Is elementary school too early to teach kids about being money smart? Research done by Standard & Poor’s in 2019 found that only 57% of adults in America are financially literate. This astoundingly low number highlights one of the missing components of the American public education system: a lack of consistent, complete financial knowledge provided to students. Even if the curriculum in upper grades involves concepts supporting financial literacy, for some students, a lifetime of sound financial practices can actually begin in elementary school.
1. Introduce Budgeting
Kids love to be involved in reaching a goal that rewards them with a treat or something out of the scope of regular life like a special toy or video game. Parents and educators can model and assist with budgeting using allowances, classroom prizes, or other transactional tokens to earn items or experiences they would like.
2. Use Multiplication to Teach About Paying Compounding Interest
Let students work through a real-world problem of wanting to buy something without having enough money. Introduce basic interest through the multiplication equation of interest = principal x rate x time to discover how much extra money is needed when interest is compounded.
3. Use Multiplication to Learn About Earning Compounding Interest
Using the same multiplication concepts, students can also learn about how compounding interest can benefit them. Create a “bank account” for students to practice anticipating how much money they can earn with compounding interest is applied to a savings account.
4. Teach Compounding Interest with a Game
Kids love tangible practices so using a game like Double the Penny is a perfect way to illustrate the growth of compounding interest. Using a jar with a preset amount of change and a worksheet to fill out each day, students double each day’s totals for two weeks to explore compounding interest benefits.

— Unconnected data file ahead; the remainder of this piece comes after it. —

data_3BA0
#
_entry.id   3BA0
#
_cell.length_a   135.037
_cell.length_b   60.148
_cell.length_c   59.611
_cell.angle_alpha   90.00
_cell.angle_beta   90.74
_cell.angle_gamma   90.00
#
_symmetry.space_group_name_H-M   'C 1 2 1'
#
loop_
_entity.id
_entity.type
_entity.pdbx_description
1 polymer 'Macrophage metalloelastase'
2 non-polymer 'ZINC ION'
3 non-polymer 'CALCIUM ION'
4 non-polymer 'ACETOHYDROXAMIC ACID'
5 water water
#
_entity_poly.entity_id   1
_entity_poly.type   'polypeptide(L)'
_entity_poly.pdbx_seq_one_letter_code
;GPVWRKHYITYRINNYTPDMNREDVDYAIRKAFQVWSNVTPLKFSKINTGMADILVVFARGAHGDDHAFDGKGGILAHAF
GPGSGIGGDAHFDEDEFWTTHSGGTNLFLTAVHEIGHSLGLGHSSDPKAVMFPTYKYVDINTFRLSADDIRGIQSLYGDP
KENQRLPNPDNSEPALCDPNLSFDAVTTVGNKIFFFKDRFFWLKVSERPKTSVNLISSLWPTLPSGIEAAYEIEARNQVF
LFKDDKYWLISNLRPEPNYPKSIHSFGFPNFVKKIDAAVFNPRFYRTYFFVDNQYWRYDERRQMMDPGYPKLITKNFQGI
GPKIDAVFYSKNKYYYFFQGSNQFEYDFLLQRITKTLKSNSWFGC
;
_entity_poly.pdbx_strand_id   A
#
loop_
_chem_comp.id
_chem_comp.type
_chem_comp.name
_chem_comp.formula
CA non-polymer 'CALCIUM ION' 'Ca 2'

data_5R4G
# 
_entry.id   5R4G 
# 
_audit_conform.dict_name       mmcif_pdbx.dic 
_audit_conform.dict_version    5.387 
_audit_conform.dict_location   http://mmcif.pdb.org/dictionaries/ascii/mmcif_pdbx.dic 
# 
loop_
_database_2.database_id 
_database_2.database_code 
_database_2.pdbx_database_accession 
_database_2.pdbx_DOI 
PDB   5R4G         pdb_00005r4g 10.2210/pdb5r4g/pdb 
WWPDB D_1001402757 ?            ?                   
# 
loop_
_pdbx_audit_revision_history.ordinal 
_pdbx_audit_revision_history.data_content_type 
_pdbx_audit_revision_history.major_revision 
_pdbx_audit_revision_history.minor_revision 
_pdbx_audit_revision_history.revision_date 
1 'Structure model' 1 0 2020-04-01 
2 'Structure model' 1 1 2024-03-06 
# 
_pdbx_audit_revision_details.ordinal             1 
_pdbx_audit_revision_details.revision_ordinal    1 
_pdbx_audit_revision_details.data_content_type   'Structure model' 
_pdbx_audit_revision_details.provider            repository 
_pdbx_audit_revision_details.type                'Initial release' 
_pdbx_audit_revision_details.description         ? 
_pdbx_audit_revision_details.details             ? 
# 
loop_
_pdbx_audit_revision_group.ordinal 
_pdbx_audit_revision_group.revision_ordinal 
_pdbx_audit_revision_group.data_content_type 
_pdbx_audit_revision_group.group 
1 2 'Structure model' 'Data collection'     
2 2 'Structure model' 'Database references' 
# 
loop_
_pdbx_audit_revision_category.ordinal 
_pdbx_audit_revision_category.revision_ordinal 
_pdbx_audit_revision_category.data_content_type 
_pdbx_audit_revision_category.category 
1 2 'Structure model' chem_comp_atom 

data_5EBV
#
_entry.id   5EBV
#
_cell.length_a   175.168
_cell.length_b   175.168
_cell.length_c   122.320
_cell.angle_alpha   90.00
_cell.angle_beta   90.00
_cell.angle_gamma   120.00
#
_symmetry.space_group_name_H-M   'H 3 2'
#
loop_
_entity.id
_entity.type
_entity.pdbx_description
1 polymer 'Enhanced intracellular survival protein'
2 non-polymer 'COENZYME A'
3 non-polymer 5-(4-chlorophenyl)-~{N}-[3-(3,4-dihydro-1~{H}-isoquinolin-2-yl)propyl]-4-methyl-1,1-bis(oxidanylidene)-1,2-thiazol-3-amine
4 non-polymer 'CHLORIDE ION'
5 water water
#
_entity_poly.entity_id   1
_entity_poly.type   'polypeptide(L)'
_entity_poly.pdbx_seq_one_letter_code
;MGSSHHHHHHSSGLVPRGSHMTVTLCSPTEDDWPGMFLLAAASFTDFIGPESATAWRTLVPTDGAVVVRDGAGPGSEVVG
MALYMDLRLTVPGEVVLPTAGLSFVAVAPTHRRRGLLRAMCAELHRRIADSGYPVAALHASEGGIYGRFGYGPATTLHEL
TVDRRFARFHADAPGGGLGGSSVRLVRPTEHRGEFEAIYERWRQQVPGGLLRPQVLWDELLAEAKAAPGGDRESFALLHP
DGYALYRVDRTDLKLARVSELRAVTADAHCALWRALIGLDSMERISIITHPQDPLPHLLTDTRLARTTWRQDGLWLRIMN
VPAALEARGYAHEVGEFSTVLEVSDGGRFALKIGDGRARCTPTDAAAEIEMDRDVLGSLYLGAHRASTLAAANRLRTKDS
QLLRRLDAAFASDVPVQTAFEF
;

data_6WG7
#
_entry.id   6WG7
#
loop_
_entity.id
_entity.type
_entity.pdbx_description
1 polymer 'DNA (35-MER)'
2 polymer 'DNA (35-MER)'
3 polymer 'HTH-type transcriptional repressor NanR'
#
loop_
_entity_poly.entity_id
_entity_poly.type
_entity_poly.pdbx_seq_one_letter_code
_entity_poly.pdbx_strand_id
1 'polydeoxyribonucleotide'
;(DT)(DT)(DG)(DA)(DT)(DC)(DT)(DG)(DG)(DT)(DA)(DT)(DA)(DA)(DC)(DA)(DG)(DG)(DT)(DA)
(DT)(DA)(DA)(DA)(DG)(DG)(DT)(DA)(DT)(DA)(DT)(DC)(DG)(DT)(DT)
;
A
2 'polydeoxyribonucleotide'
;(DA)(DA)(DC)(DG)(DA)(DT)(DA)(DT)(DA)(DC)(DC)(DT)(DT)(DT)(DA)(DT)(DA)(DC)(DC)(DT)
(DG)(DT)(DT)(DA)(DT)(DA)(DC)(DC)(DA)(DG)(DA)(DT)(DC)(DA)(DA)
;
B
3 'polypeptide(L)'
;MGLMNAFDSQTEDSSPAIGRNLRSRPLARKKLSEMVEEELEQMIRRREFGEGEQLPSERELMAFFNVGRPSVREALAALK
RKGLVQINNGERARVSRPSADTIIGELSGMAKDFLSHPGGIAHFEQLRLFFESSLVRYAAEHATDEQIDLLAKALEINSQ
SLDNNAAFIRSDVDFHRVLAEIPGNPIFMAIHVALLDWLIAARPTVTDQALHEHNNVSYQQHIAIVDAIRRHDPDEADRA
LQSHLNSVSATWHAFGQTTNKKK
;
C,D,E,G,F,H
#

5. Practice Buying on Credit
While elementary students are arguably too young for their own credit cards, they can understand the concept behind buying something by paying out a little or a lot at a time. Using an online credit card comparison tool, students can see early on how having a well-designed card can benefit those in need of making big purchases or be detrimental to increasing debt loads.
6. Create a Savings Thermometer
Utilizing an old-school growing thermometer that is colored in to indicate growth, let elementary-aged kids create a visual representation of savings growth over time.
7. Introduce Savings Accounts
Using an academic lesson plan from Scholastic, show elementary students the differences between savings and checking accounts as well as what Certificates of Deposit are.
8. Play Monopoly
This classic board game is fun for kids of all ages. Students can learn how to budget their money, pay taxes and fees, buy and sell the property as well as how to keep track of their savings along the way. Monopoly is even an excellent tool to use in small doses. Since a game can go on for a long time, playing for a specific goal like only buying as much property as you can provide an opportunity for a more targeted lesson to be understood or practiced.